“New Orleans is such a creative city,” says author Katy Simpson Smith. “Everyone here just seems to be part of a big creative project.”
That climate of creativity solidified Smith’s decision to move to New Orleans five years ago — and she quickly embarked on creative projects of her own. This month, for instance, marks the publication of Smith’s second novel, Free Men.
Set in the rural spaces of what is now known as Alabama, Free Men draws on the true story of three men who, in 1778, went into the woods together and murdered a trading party. From that event, Smith has fashioned a compelling narrative about the men’s journey through the Southern wilderness while being pursued by a French tracker. Taught, lush in its depiction of place and time, and impressively nuanced in showing the men’s dynamic relationship with one another, their own families, and a burgeoning American nation, Free Men also evokes for the reader the illusion of the “line between the present and the past.”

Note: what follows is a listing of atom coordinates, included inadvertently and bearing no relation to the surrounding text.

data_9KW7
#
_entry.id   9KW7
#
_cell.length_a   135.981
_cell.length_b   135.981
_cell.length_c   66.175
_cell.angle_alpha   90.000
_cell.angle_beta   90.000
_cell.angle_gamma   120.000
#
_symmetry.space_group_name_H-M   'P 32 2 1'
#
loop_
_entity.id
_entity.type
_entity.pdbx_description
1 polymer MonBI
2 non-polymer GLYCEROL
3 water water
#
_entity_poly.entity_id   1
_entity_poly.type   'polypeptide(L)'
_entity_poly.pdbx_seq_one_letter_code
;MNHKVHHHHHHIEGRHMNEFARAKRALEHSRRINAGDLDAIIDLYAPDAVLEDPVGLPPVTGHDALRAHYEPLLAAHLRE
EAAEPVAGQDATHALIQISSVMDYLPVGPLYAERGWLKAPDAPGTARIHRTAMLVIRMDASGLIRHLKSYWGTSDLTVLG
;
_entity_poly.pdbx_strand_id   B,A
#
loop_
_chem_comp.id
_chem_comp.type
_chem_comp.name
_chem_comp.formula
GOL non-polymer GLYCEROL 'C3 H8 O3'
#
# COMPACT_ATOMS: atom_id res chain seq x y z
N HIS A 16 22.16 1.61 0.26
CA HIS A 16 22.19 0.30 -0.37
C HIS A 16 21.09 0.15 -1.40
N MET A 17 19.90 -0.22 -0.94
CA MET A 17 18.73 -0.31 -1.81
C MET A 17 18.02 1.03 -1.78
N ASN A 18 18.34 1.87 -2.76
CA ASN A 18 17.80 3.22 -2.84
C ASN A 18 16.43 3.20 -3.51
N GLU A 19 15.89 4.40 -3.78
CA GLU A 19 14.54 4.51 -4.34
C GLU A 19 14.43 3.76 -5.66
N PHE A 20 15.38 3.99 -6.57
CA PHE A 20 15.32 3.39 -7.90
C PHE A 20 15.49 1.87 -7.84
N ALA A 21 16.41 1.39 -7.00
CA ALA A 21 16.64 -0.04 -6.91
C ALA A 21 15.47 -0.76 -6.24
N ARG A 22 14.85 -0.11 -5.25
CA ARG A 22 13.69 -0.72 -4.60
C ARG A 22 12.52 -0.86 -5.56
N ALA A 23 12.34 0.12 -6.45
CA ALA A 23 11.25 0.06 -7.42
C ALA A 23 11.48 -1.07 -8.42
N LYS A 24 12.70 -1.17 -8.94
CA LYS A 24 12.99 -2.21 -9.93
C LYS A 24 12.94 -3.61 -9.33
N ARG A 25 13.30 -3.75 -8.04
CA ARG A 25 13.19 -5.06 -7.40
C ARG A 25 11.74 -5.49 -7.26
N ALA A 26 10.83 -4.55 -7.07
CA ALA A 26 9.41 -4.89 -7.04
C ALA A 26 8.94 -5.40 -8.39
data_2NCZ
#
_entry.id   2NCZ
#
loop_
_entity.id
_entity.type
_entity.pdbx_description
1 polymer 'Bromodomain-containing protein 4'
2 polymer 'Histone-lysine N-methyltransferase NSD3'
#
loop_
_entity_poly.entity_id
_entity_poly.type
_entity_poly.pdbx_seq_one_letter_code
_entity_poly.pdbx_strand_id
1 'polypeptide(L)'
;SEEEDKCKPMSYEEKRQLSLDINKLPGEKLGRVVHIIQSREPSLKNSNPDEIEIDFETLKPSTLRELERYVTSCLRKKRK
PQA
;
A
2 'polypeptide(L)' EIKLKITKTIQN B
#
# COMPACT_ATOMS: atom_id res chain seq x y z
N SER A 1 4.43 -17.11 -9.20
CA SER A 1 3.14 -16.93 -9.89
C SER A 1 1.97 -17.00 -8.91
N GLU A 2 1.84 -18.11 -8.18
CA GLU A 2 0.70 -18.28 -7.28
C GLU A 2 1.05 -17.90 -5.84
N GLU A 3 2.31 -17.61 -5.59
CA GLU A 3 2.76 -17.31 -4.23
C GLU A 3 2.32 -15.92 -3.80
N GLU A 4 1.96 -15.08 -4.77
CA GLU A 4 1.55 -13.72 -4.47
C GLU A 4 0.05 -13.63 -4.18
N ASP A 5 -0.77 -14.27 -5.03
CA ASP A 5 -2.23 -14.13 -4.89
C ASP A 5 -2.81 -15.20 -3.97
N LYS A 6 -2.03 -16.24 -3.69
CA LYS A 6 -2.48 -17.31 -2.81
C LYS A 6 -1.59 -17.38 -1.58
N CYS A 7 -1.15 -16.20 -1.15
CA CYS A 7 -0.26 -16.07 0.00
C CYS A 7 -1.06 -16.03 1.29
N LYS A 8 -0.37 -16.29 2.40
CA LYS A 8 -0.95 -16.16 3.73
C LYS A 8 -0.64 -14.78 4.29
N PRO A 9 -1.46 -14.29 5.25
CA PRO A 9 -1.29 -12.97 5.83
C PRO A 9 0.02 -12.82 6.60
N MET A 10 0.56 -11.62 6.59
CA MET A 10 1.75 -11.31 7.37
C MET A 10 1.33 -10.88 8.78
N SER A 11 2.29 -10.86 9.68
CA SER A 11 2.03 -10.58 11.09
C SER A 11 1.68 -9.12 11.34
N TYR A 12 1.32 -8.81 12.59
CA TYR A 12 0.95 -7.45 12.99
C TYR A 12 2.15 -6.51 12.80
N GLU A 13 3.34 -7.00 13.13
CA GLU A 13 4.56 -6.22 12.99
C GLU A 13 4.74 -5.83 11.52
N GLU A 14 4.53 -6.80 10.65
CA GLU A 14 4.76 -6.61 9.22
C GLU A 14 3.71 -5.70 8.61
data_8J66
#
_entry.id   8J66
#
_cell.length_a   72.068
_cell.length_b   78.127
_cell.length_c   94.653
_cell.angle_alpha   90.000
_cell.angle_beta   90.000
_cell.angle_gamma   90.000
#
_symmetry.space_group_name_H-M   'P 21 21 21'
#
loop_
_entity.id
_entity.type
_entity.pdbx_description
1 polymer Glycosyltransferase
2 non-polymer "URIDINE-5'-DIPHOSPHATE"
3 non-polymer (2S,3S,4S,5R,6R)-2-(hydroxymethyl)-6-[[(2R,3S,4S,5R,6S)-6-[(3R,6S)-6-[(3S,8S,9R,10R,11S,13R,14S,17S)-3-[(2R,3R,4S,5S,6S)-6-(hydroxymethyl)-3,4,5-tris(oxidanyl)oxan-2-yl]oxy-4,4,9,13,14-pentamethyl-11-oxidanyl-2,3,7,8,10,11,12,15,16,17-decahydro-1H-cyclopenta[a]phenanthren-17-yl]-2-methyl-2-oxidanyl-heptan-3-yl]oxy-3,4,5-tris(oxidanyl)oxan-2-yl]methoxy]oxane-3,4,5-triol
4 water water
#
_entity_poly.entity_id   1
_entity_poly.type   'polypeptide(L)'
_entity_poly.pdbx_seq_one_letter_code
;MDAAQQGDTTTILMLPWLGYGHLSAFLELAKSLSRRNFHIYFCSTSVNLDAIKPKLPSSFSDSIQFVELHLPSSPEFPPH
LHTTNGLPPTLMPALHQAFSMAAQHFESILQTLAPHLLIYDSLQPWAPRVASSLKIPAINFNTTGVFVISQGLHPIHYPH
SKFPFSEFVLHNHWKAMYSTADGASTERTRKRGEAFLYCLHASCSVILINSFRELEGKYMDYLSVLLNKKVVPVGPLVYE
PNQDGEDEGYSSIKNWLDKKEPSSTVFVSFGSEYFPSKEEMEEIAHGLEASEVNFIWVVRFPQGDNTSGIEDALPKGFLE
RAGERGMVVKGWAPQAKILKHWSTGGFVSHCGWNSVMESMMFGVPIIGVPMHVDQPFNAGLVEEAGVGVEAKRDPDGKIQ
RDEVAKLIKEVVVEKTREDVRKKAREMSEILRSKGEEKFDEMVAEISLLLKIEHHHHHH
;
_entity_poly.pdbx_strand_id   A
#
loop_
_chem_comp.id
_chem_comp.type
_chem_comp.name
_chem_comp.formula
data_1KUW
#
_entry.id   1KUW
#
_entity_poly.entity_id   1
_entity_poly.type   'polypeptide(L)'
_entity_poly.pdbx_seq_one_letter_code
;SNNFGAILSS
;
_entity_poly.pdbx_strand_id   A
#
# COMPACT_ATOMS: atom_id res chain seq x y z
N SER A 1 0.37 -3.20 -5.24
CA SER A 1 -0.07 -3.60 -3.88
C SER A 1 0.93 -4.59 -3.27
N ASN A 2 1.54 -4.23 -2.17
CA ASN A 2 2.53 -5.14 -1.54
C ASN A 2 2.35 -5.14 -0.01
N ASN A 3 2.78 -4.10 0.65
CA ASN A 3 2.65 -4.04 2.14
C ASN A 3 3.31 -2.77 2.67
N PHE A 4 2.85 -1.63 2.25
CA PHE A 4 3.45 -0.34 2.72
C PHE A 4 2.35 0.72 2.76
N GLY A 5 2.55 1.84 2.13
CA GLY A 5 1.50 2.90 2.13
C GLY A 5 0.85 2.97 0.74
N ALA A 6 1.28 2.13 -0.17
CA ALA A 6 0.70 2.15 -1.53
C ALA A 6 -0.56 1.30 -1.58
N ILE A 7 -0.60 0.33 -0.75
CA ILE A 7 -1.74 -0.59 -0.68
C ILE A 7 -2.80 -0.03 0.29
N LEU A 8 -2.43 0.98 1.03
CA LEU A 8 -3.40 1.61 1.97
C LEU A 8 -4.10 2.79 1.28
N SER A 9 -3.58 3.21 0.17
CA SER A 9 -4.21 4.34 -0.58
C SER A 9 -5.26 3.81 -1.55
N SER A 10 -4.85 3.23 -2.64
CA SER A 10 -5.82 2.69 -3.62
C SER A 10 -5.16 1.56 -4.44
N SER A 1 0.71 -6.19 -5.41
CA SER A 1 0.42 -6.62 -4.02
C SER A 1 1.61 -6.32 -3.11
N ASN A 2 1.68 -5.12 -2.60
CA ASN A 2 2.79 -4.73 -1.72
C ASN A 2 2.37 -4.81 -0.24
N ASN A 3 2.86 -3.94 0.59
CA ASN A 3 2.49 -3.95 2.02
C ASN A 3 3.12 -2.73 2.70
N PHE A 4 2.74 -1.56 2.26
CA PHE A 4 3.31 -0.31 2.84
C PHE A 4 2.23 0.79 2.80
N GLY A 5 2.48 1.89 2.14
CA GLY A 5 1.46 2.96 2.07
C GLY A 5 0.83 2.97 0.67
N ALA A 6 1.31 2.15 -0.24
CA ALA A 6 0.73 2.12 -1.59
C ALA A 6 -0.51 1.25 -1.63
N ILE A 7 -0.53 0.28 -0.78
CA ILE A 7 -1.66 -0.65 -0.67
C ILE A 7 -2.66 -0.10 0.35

Smith came across this story when conducting research for another novel that was to be set in Alabama. But then she found out about the three men.
“All the basic events of the men’s lives are from the research I did,” says Smith. Then, she went ahead and imagined their backstories. After gathering as much material about the protagonists and their crime as she could, Smith was able to make these minor historical figures carry the weight of real people.
“My imagination ran wild,” she says. “You can try things, including getting into the psychology of the characters. It was an exciting process.”
The historical basis of Free Men is evidence of the mesmerizing cultural nooks and crannies that belong to the American South.